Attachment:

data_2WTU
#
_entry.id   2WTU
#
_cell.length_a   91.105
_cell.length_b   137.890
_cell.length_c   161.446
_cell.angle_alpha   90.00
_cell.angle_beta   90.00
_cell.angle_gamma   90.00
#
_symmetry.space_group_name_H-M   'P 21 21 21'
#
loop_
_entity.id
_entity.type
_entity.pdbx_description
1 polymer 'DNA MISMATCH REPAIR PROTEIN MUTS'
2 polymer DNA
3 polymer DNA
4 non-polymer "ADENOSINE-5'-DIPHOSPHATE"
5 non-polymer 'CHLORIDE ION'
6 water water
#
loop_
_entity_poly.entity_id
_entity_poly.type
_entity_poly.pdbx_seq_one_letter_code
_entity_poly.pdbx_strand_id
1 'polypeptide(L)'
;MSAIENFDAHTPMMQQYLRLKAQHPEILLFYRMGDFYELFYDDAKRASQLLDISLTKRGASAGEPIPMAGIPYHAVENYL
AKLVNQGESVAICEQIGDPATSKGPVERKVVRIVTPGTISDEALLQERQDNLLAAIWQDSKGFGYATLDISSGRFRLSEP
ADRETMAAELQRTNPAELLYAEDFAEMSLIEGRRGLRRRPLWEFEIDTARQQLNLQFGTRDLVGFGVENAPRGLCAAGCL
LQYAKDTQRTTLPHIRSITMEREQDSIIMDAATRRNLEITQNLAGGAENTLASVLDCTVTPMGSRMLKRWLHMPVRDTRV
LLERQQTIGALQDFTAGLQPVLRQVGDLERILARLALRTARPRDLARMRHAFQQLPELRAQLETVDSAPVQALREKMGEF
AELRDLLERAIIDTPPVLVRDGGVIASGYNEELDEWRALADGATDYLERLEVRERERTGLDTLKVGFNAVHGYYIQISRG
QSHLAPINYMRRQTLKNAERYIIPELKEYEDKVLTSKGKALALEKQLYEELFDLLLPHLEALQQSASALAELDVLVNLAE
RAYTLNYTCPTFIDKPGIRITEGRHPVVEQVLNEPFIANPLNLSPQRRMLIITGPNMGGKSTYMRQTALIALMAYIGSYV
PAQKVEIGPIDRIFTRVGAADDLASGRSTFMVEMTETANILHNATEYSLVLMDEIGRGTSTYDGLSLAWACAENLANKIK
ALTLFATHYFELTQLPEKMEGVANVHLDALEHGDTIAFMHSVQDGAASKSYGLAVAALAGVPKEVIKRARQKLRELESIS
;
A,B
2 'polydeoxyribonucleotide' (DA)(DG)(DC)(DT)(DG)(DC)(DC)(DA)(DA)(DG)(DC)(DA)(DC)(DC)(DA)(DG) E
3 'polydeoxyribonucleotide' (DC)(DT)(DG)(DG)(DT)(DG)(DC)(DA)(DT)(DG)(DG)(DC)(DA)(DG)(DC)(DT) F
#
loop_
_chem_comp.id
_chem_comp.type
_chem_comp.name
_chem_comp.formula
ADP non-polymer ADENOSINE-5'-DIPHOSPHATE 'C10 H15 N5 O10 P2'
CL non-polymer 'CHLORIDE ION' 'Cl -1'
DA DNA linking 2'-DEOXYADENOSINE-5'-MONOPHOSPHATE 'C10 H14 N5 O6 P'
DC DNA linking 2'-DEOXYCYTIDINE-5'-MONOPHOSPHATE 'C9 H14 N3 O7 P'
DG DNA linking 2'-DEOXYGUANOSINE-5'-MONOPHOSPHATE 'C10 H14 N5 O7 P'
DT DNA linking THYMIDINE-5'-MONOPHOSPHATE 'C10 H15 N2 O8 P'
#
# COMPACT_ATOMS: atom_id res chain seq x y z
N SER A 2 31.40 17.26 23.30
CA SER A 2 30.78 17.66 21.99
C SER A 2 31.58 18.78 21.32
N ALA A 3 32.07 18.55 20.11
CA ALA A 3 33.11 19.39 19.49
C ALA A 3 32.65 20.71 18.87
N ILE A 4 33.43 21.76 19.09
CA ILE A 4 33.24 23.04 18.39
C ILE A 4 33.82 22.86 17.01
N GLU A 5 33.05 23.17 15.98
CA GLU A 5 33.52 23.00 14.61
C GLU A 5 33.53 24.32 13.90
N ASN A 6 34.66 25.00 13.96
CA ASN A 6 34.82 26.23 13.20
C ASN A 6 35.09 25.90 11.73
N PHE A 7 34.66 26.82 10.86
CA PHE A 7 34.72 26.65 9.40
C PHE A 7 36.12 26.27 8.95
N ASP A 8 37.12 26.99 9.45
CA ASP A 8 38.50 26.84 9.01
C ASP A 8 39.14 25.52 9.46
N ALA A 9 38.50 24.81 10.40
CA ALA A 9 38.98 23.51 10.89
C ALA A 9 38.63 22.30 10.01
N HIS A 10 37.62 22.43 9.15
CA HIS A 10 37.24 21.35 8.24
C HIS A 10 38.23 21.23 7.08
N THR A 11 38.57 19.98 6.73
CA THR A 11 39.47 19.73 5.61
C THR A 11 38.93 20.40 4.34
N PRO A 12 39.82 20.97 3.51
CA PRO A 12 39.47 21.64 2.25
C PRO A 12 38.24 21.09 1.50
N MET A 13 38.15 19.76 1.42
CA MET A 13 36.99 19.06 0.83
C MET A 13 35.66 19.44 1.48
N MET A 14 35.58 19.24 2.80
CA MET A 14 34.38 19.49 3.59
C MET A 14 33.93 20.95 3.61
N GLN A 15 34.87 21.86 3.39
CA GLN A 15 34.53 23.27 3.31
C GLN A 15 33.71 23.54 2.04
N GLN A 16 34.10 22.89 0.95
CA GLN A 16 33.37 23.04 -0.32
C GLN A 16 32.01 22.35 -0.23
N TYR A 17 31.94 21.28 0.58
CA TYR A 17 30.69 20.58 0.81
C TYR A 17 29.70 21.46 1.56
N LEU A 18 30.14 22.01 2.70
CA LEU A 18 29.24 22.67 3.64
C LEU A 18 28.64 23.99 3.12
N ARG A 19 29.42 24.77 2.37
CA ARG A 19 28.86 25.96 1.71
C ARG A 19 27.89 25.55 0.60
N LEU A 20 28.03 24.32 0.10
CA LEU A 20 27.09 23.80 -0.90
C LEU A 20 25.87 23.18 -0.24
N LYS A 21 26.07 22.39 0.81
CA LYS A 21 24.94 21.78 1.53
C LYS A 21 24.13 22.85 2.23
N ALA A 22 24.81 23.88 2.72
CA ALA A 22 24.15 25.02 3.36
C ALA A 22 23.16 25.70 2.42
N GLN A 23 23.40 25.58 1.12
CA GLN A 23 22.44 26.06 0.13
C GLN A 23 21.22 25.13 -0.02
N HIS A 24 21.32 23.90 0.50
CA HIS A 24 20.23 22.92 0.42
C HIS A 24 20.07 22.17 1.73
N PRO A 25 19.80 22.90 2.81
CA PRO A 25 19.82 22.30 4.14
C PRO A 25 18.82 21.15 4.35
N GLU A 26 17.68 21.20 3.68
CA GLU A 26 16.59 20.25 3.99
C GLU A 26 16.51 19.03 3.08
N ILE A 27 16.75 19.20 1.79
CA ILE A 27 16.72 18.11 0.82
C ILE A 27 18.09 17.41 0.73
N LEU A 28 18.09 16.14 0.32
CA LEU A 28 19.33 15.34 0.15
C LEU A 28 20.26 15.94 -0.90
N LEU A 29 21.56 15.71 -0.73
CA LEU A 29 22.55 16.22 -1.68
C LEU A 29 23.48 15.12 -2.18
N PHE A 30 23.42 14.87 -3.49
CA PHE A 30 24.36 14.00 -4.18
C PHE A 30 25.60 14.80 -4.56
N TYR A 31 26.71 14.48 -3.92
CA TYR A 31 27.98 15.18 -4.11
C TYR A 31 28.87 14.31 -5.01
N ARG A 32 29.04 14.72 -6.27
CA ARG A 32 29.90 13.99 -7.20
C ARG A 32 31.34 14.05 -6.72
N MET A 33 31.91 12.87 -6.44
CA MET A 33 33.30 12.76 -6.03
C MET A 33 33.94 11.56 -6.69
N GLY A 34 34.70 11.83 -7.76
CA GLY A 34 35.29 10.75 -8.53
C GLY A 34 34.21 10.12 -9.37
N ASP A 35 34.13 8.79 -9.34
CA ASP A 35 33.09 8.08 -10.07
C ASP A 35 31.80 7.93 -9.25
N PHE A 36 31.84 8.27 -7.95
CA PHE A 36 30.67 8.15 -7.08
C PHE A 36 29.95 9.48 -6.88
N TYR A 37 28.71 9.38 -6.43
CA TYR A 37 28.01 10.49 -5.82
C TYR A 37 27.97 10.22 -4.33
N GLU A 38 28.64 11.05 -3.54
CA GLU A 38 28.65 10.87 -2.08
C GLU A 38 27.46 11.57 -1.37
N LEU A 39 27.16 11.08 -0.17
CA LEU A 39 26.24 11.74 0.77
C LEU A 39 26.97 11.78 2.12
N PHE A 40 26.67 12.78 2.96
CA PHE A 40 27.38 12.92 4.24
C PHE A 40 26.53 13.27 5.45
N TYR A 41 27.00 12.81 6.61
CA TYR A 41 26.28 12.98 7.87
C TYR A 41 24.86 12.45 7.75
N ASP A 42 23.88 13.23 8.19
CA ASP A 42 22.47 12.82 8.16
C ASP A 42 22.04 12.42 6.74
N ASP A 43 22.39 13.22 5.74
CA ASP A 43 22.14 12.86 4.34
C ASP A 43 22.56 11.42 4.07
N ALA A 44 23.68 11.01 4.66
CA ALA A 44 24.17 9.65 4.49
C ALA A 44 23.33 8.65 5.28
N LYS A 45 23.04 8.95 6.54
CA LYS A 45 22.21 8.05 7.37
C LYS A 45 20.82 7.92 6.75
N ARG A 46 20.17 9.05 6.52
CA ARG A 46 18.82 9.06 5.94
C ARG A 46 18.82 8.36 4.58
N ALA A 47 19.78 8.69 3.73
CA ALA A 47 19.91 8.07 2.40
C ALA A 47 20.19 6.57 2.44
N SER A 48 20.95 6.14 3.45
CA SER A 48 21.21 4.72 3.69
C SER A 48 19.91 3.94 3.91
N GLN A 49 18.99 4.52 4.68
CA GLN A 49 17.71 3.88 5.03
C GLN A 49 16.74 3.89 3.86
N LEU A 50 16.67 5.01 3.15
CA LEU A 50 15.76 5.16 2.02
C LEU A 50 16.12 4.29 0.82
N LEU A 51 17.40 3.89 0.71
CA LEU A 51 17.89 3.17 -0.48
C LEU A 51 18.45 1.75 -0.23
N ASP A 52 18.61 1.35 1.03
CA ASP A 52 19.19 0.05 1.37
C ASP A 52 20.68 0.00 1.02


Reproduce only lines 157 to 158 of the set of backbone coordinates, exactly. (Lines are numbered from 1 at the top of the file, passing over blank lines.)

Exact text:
C GLY A 34 34.21 10.12 -9.37
N ASP A 35 34.13 8.79 -9.34